Tunneling 100 ft below a busy city with varying substructure is a delicate job, especially when the work comes within 8 ft of existing tunnels. Such is the case on San Francisco's new $1.5-billion Central Subway Project, which began major subterranean excavation last month.

"The tunnels pass through both soft ground and Franciscan formation, which is heterogeneous rock that is not predictable except in its unpredictability," says Sarah Wilson, a San Francisco Municipal Transportation Agency (SFMTA) resident engineer.

While underground conditions will be tricky, the project's twin earth-pressure-balance tunnel-boring machines will be able to adjust their blades and cut through any sand, dirt or rock, says Wilson. The TBMs, dubbed Mom Chung and Big Alma, are each 350 ft long and weigh 750 tons.

Mom Chung was first out of the 450-ft-long launch box. Over the next 10 months, she will travel north, creating a 1.7-mile-long tunnel. Big Alma will begin digging a southbound parallel tunnel later this month.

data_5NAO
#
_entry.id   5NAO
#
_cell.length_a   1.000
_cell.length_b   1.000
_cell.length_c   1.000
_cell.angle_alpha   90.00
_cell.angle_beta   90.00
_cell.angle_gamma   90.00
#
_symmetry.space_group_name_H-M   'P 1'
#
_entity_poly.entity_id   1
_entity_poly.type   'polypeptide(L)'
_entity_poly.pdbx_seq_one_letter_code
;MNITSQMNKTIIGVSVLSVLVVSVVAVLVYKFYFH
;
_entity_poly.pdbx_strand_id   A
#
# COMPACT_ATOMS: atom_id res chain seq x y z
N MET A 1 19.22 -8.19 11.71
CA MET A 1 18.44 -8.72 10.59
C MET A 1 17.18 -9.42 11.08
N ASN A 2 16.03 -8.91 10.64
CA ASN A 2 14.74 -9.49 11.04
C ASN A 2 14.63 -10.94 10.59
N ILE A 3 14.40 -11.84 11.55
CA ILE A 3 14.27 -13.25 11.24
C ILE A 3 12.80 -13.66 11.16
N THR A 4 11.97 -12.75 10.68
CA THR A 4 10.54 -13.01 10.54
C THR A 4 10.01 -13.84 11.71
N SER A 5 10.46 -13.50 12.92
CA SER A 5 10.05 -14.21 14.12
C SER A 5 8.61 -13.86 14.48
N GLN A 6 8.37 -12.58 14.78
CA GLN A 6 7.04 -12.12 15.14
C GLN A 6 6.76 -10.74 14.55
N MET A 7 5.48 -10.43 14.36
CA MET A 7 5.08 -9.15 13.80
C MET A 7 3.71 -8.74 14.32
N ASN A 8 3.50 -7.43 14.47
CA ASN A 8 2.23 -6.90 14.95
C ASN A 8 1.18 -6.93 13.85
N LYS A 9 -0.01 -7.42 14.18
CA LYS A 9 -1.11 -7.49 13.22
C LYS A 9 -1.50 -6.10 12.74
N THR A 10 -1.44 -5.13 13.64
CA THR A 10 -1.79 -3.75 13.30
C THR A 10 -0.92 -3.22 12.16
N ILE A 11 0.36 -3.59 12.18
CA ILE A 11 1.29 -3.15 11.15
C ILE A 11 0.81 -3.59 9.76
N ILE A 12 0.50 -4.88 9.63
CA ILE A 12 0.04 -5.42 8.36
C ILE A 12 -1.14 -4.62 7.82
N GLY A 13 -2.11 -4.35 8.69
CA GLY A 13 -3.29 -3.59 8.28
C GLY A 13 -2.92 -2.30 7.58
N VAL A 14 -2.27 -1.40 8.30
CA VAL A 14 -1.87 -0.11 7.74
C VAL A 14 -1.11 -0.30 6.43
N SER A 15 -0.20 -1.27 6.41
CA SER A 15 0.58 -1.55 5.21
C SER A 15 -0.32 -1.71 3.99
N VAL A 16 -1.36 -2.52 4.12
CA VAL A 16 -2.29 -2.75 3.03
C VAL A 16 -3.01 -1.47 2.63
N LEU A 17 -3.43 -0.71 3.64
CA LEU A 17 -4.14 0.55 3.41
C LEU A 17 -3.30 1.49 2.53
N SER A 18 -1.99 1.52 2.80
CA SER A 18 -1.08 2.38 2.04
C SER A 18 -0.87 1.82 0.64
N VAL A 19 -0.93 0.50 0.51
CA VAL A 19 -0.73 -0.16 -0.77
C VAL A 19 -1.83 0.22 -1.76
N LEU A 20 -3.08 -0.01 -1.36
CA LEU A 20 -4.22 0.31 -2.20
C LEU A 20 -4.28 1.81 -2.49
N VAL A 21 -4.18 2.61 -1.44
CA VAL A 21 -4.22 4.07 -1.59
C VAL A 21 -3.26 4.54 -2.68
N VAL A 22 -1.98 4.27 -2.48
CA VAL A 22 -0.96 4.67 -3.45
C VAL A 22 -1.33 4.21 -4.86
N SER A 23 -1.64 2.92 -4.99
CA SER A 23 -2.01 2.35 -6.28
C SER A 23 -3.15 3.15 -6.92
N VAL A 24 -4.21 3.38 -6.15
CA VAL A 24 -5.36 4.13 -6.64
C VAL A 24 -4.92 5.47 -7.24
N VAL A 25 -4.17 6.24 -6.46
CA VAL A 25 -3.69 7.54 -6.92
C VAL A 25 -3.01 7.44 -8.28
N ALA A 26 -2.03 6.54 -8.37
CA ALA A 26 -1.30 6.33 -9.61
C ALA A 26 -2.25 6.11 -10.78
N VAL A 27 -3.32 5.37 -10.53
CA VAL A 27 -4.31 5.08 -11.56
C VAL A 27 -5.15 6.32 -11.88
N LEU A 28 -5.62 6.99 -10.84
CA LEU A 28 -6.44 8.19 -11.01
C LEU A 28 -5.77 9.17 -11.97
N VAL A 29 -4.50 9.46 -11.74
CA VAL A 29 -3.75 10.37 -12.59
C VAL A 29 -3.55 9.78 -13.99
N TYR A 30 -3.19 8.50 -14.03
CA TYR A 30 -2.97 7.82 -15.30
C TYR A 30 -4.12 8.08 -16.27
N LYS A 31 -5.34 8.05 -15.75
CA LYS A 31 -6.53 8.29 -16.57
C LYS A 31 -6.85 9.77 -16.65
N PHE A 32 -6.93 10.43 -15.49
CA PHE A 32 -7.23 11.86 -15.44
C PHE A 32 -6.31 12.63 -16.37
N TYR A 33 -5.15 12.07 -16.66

The tunnels are the main component of the Central Subway Project, which is extending the Muni Metro T Third Line through one of the most densely populated neighborhoods in the U.S. with three new underground stations and one at street level.

A joint venture of Barnard Impregilo Healy, Bozeman, Mont., is the lead tunneling contractor. Tutor Perini, Sylmar, Calif., is leading construction of stations, tracks and operating systems. Work on the line is scheduled to wrap up in 2019.

To prevent and control ground and adjacent structure settlement, the team will use compensation grouting, in which a horizontal array of grout pipes is installed into a shaft drilled down next to the tunnel alignment. "We are basically preconditioning the ground and making it homogeneous so that there are no surprises for the crossing," says John Funghi, SFMTA program director.